The Byron Shire mayor is again rejecting calls for closed circuit television as a solution to Byron Bay’s problems with after-hours drunken and anti-social behaviour.
Last night dramatic footage of street fights in the town over the weekend was shown on commercial television.
Jan Barham says it is unfortunate that the footage and negative comments were shown on national television.
“Byron Bay has had issues for 20 years but we’ve dealt with them (New Years Eve and schoolies)…we’ve been able to come up with ways of dealing with things.
“The feeling I get from people is that they’re concerned that surveillance cameras are something imposed on the whole community….and impinge on their civil liberties”.
Ms Barham says the problem is clearly about alcohol and those businesses which profit from alcohol need to take responsibility for violence in Byron Bay.
But the Byron Liquor Accord says the organisation is working hard to stem anti-social behaviour.
Elke van Haandle says the accord has come up with a number of ways the violence can be prevented however council has not been supportive.
“The council is resisting helping us in the other efforts we’re trying to get.
“We want better lighting, CCTV, we want to move the taxi rank so it’s not in the hub of town where there is conflict with people.”
Recently Byron Shire councillor Diane Woods moved a motion in council to explore the possibility of CCTV footage but it was rejected.
She says there are many people in the community who do support CCTV and the time could be right to revisit the issue.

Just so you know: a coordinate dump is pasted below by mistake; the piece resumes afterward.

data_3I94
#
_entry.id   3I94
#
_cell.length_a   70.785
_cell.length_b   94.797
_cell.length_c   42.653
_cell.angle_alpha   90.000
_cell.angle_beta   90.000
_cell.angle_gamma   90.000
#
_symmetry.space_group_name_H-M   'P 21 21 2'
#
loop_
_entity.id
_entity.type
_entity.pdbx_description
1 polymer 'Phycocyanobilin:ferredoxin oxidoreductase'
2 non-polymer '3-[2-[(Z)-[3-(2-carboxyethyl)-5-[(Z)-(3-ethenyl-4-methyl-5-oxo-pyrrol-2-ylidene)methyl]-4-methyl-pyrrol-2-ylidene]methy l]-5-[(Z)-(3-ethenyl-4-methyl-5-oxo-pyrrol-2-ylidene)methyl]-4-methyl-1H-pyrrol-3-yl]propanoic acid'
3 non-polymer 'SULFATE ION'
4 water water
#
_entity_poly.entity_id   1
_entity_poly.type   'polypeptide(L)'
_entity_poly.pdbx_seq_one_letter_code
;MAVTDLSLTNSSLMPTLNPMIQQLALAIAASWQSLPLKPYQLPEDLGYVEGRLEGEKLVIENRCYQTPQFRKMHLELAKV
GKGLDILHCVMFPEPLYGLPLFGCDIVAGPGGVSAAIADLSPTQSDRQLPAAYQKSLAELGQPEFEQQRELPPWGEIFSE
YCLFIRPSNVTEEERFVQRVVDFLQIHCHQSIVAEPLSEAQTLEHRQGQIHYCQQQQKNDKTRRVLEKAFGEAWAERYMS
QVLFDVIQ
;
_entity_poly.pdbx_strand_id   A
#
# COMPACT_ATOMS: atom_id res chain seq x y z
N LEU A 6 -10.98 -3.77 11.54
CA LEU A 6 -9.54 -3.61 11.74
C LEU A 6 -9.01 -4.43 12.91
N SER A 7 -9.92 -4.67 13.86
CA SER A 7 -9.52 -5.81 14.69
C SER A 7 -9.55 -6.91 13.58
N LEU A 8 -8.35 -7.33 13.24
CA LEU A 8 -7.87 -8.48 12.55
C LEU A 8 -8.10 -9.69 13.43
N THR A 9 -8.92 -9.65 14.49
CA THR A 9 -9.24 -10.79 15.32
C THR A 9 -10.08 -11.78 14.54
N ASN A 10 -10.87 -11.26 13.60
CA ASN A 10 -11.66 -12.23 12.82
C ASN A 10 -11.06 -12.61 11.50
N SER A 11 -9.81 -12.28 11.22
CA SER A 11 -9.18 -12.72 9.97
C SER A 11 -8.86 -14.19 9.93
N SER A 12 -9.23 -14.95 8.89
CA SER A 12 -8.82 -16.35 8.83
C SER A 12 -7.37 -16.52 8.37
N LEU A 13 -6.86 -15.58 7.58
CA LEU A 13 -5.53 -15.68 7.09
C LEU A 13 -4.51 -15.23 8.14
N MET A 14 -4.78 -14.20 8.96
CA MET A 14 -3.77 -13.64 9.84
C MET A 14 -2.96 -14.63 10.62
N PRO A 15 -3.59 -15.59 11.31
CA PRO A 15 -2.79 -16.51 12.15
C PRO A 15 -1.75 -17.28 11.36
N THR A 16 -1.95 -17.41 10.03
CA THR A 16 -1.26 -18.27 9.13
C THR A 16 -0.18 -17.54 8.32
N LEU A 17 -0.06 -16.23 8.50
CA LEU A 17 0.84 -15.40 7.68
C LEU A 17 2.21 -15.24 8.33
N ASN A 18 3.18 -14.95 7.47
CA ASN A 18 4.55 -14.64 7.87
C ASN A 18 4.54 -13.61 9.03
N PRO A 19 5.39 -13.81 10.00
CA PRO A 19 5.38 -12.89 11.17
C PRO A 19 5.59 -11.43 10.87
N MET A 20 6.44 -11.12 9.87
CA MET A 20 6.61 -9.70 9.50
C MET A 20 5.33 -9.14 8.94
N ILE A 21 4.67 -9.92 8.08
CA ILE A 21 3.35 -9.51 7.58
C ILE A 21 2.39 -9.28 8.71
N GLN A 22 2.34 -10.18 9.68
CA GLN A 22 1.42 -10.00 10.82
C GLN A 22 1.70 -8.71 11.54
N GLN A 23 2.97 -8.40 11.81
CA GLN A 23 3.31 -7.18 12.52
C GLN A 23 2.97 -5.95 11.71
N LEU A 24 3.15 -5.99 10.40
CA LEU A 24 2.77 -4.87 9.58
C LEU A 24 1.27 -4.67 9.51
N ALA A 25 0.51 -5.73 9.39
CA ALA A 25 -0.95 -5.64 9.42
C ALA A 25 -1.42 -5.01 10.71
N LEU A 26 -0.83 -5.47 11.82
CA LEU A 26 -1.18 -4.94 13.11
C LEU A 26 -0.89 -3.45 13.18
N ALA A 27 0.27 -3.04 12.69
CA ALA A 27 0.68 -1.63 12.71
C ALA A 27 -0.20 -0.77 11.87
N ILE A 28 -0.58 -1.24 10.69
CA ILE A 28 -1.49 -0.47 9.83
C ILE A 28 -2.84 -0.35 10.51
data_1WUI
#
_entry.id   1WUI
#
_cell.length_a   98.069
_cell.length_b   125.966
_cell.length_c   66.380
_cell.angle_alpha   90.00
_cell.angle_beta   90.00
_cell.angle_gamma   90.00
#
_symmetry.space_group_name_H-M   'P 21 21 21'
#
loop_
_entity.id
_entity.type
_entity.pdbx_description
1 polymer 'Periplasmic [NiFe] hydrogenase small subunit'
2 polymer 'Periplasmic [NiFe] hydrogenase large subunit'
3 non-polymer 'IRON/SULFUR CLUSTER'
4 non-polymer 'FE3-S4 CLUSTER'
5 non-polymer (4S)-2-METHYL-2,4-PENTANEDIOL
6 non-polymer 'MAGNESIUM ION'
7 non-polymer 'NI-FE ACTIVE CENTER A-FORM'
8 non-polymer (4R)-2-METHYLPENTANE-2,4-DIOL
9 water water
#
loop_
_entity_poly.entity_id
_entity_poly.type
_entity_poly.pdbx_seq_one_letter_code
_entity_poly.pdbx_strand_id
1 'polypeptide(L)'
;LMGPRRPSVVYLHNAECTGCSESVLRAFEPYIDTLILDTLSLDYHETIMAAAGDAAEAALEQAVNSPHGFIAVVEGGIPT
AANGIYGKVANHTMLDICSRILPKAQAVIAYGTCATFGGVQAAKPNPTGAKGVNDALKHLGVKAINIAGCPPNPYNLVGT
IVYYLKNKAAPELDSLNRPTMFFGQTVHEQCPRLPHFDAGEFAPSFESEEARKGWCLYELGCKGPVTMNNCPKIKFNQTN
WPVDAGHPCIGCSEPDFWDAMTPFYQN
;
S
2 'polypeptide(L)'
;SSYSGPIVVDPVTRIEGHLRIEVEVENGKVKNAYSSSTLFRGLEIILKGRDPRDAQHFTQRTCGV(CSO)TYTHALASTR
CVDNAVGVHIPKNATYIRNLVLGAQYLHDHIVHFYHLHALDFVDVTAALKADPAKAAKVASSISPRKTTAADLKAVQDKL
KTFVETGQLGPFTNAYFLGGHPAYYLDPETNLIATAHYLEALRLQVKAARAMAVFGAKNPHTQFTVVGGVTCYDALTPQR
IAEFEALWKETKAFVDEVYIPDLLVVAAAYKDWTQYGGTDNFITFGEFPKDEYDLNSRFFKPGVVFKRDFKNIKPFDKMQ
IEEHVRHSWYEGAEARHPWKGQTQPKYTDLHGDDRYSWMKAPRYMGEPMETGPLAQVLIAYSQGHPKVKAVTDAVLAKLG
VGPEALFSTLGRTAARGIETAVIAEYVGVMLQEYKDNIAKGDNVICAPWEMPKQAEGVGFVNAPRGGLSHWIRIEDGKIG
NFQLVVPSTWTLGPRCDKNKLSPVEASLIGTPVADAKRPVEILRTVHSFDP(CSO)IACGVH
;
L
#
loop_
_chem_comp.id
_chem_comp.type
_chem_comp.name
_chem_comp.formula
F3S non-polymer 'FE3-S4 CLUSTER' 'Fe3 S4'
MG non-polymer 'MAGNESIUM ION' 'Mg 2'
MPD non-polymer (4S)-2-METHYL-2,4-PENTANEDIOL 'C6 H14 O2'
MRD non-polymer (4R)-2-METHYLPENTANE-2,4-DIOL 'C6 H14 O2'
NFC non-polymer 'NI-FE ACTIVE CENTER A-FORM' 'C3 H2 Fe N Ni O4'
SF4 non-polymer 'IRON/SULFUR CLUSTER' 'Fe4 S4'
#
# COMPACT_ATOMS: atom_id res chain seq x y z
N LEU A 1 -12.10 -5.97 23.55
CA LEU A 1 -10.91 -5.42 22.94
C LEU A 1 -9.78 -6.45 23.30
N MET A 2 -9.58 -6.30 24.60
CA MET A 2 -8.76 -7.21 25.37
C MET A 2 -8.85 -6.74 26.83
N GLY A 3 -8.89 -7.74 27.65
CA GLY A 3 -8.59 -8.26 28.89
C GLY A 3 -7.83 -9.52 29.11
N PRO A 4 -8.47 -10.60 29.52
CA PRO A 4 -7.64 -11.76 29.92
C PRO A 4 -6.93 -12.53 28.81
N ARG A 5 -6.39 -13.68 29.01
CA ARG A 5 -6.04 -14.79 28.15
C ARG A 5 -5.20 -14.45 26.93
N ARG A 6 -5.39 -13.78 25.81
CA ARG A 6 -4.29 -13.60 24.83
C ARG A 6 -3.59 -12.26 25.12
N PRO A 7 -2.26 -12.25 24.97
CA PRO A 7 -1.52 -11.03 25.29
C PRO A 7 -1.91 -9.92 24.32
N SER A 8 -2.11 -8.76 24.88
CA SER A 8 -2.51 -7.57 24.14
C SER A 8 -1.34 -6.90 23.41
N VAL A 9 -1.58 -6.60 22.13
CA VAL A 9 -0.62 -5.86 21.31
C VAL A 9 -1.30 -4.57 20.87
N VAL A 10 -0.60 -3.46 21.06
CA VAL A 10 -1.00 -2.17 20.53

“ CCTV cameras do work…they’re in Nimbin, they’re in Lismore, they’re in Murwillumbah they are a great deterrent and of great assistance to the police should there be any occurrences….it’s about the safety of our community.
Paramedic and secretary of the ambulance sub-branch with the Health Services Union, Wayne Lowrey agrees that CCTV cameras would be a step in the right direction.
Mr Lowrey has spent more than 10 years working in the Byron Bay region and says the service of alcohol should cease earlier.
He says the police do a great job and their presence makes a difference.
“We get more police patrols in and that seems to quieten down for a while and you take the foot of the accelerator and then it all comes back”.
The state’s police minister Mike Gallacher has backed local police calls for council to install CCTV in Byron Bay’s hotspots.
Superintendent Stuart Wilkins from the Tweed Byron Command says CCTV would assist police with their investigations.
He says early lock-out is another measure police favoured by police.
But Superintendent Wilkins says extra police won’t resolve the problem.
“I now have to send a significant amount of the resources of this command to Byron Bay to quell the violence late at night on a Friday and Saturday night to the detriment to the rest of this community.
“I’ve sent 60 extra shifts down there over the last two months to try and stop the violence but it’s not working”.
Source ABC News